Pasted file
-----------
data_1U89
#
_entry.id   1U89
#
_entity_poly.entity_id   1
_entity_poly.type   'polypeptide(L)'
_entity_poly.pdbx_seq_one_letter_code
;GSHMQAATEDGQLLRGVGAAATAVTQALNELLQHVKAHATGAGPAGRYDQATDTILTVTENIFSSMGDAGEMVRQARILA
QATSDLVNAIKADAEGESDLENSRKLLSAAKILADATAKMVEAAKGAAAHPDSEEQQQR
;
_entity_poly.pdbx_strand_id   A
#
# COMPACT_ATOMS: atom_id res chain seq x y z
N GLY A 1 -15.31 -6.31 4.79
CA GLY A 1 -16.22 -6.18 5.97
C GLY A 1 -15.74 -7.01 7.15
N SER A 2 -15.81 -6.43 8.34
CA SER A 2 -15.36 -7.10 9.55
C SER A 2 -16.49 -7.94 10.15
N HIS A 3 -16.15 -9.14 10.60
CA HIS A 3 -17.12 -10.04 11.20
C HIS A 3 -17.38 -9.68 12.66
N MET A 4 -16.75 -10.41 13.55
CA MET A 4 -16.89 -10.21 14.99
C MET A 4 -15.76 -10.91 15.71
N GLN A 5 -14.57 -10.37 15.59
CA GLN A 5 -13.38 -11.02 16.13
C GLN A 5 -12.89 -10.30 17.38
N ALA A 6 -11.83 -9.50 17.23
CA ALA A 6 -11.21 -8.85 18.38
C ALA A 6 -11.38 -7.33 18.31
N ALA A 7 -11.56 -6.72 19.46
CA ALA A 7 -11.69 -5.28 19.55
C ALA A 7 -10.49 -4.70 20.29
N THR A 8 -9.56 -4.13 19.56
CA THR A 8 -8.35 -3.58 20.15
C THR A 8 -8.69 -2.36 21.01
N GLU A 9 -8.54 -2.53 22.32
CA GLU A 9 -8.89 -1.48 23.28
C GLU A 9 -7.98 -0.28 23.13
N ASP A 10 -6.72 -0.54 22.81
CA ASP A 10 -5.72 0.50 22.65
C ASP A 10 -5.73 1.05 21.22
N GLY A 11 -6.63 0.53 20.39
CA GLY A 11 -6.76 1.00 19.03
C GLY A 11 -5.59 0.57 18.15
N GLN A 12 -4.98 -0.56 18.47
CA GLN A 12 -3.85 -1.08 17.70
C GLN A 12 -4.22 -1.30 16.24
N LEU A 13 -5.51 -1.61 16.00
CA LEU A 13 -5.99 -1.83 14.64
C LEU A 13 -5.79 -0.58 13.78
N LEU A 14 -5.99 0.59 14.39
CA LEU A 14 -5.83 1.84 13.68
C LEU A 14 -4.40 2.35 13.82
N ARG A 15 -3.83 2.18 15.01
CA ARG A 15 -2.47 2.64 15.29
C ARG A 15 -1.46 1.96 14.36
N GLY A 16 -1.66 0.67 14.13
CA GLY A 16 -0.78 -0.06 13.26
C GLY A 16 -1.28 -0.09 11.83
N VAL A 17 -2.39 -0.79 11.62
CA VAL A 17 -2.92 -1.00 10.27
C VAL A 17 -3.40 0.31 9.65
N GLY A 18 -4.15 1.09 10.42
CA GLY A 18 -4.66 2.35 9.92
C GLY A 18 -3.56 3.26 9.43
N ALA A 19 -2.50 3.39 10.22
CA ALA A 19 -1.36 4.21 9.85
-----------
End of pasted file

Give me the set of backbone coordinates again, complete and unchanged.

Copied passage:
data_1U89
#
_entry.id   1U89
#
_entity_poly.entity_id   1
_entity_poly.type   'polypeptide(L)'
_entity_poly.pdbx_seq_one_letter_code
;GSHMQAATEDGQLLRGVGAAATAVTQALNELLQHVKAHATGAGPAGRYDQATDTILTVTENIFSSMGDAGEMVRQARILA
QATSDLVNAIKADAEGESDLENSRKLLSAAKILADATAKMVEAAKGAAAHPDSEEQQQR
;
_entity_poly.pdbx_strand_id   A
#
# COMPACT_ATOMS: atom_id res chain seq x y z
N GLY A 1 -15.31 -6.31 4.79
CA GLY A 1 -16.22 -6.18 5.97
C GLY A 1 -15.74 -7.01 7.15
N SER A 2 -15.81 -6.43 8.34
CA SER A 2 -15.36 -7.10 9.55
C SER A 2 -16.49 -7.94 10.15
N HIS A 3 -16.15 -9.14 10.60
CA HIS A 3 -17.12 -10.04 11.20
C HIS A 3 -17.38 -9.68 12.66
N MET A 4 -16.75 -10.41 13.55
CA MET A 4 -16.89 -10.21 14.99
C MET A 4 -15.76 -10.91 15.71
N GLN A 5 -14.57 -10.37 15.59
CA GLN A 5 -13.38 -11.02 16.13
C GLN A 5 -12.89 -10.30 17.38
N ALA A 6 -11.83 -9.50 17.23
CA ALA A 6 -11.21 -8.85 18.38
C ALA A 6 -11.38 -7.33 18.31
N ALA A 7 -11.56 -6.72 19.46
CA ALA A 7 -11.69 -5.28 19.55
C ALA A 7 -10.49 -4.70 20.29
N THR A 8 -9.56 -4.13 19.56
CA THR A 8 -8.35 -3.58 20.15
C THR A 8 -8.69 -2.36 21.01
N GLU A 9 -8.54 -2.53 22.32
CA GLU A 9 -8.89 -1.48 23.28
C GLU A 9 -7.98 -0.28 23.13
N ASP A 10 -6.72 -0.54 22.81
CA ASP A 10 -5.72 0.50 22.65
C ASP A 10 -5.73 1.05 21.22
N GLY A 11 -6.63 0.53 20.39
CA GLY A 11 -6.76 1.00 19.03
C GLY A 11 -5.59 0.57 18.15
N GLN A 12 -4.98 -0.56 18.47
CA GLN A 12 -3.85 -1.08 17.70
C GLN A 12 -4.22 -1.30 16.24
N LEU A 13 -5.51 -1.61 16.00
CA LEU A 13 -5.99 -1.83 14.64
C LEU A 13 -5.79 -0.58 13.78
N LEU A 14 -5.99 0.59 14.39
CA LEU A 14 -5.83 1.84 13.68
C LEU A 14 -4.40 2.35 13.82
N ARG A 15 -3.83 2.18 15.01
CA ARG A 15 -2.47 2.64 15.29
C ARG A 15 -1.46 1.96 14.36
N GLY A 16 -1.66 0.67 14.13
CA GLY A 16 -0.78 -0.06 13.26
C GLY A 16 -1.28 -0.09 11.83
N VAL A 17 -2.39 -0.79 11.62
CA VAL A 17 -2.92 -1.00 10.27
C VAL A 17 -3.40 0.31 9.65
N GLY A 18 -4.15 1.09 10.42
CA GLY A 18 -4.66 2.35 9.92
C GLY A 18 -3.56 3.26 9.43
N ALA A 19 -2.50 3.39 10.22
CA ALA A 19 -1.36 4.21 9.85